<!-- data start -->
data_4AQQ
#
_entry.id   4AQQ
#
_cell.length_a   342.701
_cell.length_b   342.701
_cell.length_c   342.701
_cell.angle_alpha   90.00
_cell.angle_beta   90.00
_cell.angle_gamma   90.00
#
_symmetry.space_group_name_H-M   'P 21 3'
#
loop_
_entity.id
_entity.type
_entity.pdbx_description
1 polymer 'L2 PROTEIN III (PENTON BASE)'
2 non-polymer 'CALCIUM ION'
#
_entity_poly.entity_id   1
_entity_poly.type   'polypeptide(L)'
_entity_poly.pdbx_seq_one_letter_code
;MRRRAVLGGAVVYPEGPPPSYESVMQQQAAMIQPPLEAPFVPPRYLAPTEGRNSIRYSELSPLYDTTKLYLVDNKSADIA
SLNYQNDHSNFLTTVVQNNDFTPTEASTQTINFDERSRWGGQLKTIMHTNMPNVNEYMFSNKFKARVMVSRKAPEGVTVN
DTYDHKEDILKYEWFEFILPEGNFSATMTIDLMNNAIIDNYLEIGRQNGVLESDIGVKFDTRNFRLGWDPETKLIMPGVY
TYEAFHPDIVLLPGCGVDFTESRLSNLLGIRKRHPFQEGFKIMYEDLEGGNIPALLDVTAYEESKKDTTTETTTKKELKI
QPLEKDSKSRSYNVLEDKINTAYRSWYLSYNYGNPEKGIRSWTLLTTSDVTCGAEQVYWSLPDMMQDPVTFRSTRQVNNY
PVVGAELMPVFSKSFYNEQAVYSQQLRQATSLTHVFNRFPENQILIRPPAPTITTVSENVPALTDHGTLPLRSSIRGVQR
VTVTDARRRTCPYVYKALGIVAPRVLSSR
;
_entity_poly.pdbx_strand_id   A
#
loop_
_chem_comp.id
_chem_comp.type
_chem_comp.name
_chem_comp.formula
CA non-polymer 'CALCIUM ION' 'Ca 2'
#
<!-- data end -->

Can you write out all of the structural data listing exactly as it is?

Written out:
data_4AQQ
#
_entry.id   4AQQ
#
_cell.length_a   342.701
_cell.length_b   342.701
_cell.length_c   342.701
_cell.angle_alpha   90.00
_cell.angle_beta   90.00
_cell.angle_gamma   90.00
#
_symmetry.space_group_name_H-M   'P 21 3'
#
loop_
_entity.id
_entity.type
_entity.pdbx_description
1 polymer 'L2 PROTEIN III (PENTON BASE)'
2 non-polymer 'CALCIUM ION'
#
_entity_poly.entity_id   1
_entity_poly.type   'polypeptide(L)'
_entity_poly.pdbx_seq_one_letter_code
;MRRRAVLGGAVVYPEGPPPSYESVMQQQAAMIQPPLEAPFVPPRYLAPTEGRNSIRYSELSPLYDTTKLYLVDNKSADIA
SLNYQNDHSNFLTTVVQNNDFTPTEASTQTINFDERSRWGGQLKTIMHTNMPNVNEYMFSNKFKARVMVSRKAPEGVTVN
DTYDHKEDILKYEWFEFILPEGNFSATMTIDLMNNAIIDNYLEIGRQNGVLESDIGVKFDTRNFRLGWDPETKLIMPGVY
TYEAFHPDIVLLPGCGVDFTESRLSNLLGIRKRHPFQEGFKIMYEDLEGGNIPALLDVTAYEESKKDTTTETTTKKELKI
QPLEKDSKSRSYNVLEDKINTAYRSWYLSYNYGNPEKGIRSWTLLTTSDVTCGAEQVYWSLPDMMQDPVTFRSTRQVNNY
PVVGAELMPVFSKSFYNEQAVYSQQLRQATSLTHVFNRFPENQILIRPPAPTITTVSENVPALTDHGTLPLRSSIRGVQR
VTVTDARRRTCPYVYKALGIVAPRVLSSR
;
_entity_poly.pdbx_strand_id   A
#
loop_
_chem_comp.id
_chem_comp.type
_chem_comp.name
_chem_comp.formula
CA non-polymer 'CALCIUM ION' 'Ca 2'
#